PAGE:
Before 1914 the international monetary system was based on gold (the gold system) and the exchange rates of currencies against each other was based on content of gold behind each of them. Therefore, gold played a prominent role in self-regulation of the economic conditions of the countries and therefore to restrict the volume of money and stabilization in the value of currency.

Between the period of 1914 - 1929 and due to the impact of the global economic crisis at the time when World War I disrupted the economic conditions in the monetary and financial world at large, global changes have taken place and the gold system was no longer appropriate to that era circumstances, and the result was, most countries abandoned the gold standard being utilized.

In 1944 the International Monetary Fund was created under the Bretton Woods Convention whereby a new monetary system was introduced which was known as the (exchange in gold) which was based on the U.S. dollar exchange for gold at a price of $ 35 per ounce at the rate of $ 1 per 0.888671 grams of gold, and accordingly, the Central bank in America was committed to convert dollars into gold on this basis and according to the price advertised.

the enormous potential of the United States of America in international trade and material resources available to it enabled them to undertake this role, the U.S. Central Bank took it upon itself to maintain the exchange rate of its currency against other currencies for the purchases and sales to the same price as advertised.

 Therefore, other countries had to use the dollar in their official reserves alongside the gold and thus the Bretton Woods Agreement has added a unique feature to the dollar and made it the only currency to have a balanced price against gold. America at the time took advantage of its influential role in international trade, particularly with the massive gold reserves they maintain, making it in fact a rival to the International Monetary Fund and the role of the Fund has become a supplementary to the United State.

Now a days the dollar is an important component of international liquidity next to gold, and maintained by most countries. Hence, and as a consequence to this situation, it became the duty of others, in particular the European Economic Community to defend the dollar exchange rates, and therefore made the United States to act on fluctuation of exchange rates from the site of the unconcern.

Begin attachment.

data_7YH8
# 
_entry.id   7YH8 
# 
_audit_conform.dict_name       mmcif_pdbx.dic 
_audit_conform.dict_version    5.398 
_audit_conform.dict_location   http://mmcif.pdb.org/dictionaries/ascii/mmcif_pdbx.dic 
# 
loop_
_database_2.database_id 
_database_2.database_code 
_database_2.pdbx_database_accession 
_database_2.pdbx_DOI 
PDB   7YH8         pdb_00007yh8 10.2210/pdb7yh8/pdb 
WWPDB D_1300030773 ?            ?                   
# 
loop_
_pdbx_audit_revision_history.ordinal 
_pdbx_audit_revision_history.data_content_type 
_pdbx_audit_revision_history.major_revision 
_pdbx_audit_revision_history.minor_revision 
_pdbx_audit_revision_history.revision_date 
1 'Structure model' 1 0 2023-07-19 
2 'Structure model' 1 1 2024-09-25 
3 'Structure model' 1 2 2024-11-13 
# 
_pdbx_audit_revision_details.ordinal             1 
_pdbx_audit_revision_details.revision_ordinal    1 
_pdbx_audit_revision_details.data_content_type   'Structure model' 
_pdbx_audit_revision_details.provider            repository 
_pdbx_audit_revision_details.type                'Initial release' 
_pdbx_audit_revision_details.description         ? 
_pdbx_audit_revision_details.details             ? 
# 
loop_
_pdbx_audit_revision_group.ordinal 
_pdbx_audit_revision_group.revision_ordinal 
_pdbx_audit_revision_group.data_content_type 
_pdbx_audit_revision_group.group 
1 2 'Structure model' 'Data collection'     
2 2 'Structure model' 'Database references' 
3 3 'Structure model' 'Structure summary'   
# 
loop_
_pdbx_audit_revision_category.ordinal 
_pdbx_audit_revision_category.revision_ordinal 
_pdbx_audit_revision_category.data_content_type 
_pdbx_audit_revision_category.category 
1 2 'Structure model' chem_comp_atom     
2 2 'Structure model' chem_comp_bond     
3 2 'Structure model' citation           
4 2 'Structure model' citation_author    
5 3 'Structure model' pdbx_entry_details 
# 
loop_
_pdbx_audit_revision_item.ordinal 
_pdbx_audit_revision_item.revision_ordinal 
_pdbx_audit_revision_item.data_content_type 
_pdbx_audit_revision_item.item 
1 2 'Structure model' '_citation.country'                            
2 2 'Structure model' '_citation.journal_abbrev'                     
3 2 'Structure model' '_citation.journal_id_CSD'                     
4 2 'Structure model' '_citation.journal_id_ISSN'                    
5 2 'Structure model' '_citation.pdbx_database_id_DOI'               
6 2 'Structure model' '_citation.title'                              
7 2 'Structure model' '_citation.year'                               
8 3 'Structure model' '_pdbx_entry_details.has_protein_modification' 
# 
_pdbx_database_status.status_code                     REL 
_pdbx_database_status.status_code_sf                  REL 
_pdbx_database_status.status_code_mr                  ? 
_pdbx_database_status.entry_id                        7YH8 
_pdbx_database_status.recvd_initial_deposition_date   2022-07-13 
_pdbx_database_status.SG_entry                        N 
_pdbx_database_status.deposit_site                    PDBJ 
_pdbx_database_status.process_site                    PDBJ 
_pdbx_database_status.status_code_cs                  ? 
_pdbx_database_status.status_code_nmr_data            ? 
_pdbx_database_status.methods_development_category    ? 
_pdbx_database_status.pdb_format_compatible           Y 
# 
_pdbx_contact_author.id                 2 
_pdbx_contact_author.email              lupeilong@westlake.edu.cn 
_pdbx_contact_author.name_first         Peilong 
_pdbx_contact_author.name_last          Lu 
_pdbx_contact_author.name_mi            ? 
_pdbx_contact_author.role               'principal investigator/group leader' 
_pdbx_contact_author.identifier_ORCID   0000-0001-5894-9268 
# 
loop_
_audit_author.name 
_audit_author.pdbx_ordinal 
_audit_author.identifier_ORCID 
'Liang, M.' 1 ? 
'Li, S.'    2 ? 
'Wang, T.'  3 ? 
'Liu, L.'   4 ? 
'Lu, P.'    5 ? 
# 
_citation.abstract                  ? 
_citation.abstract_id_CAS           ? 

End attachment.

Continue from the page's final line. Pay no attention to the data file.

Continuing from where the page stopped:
Since 1971 and because of the shortage suffered by the U.S. balance of payments and the large decline in U.S. reserves of gold due to its replacement, the ability to exchange dollar with gold was stopped.

Dollar began to experience sharp fluctuations in its value and thus emerged a new international scheme based on the currency floating. Following the new style of floating currencies, the turmoil emerged in the international monetary system and started a massive fluctuations in many currencies including the dollar itself, which resulted in redistribution of income and wealth at the international level for the benefit of rich countries.

 Americans logic and believe that the U.S. economic recovery should be borne by the international community, particularly the European Union, because according to the American perspective, the revitalization of their economy will inevitably lead to revitalization of the economies of these countries, which means that these countries are countries in support of the actions of America.

How can we come out of the current international financial crisis:

To be able to come out of the current crisis countries must be able to restore confidence in the financial markets, first through the intervention of governments and central banks to ensure the availability of liquidity to the banking system, and then work on an international level to resolve the crisis. Whereby the crisis has revealed the interdependence of the global economy as a whole it is therefore every state responsibility to come out of the crisis to work together on condensing international efforts to re- investigate the current international monetary system, to give all countries full economic freedom and political right to choose to link their currencies to a basket of currencies to be agreed upon internationally.

It is all countries responsibility to work on the repair of work mechanisms in the institutions of the International Monetary Fund and the World Bank and to reform the foundations created these institutions to reduce America's hegemony on it. Work on the treatment and issues of financial control of the financial institutions through the management and supervision of international regulatory bodies by independent and fully transparent bodies. And finally, find a better management of international liquidity and stop the reliance on the dollar and the adoption of the special drawing rights with the composition of international reserves.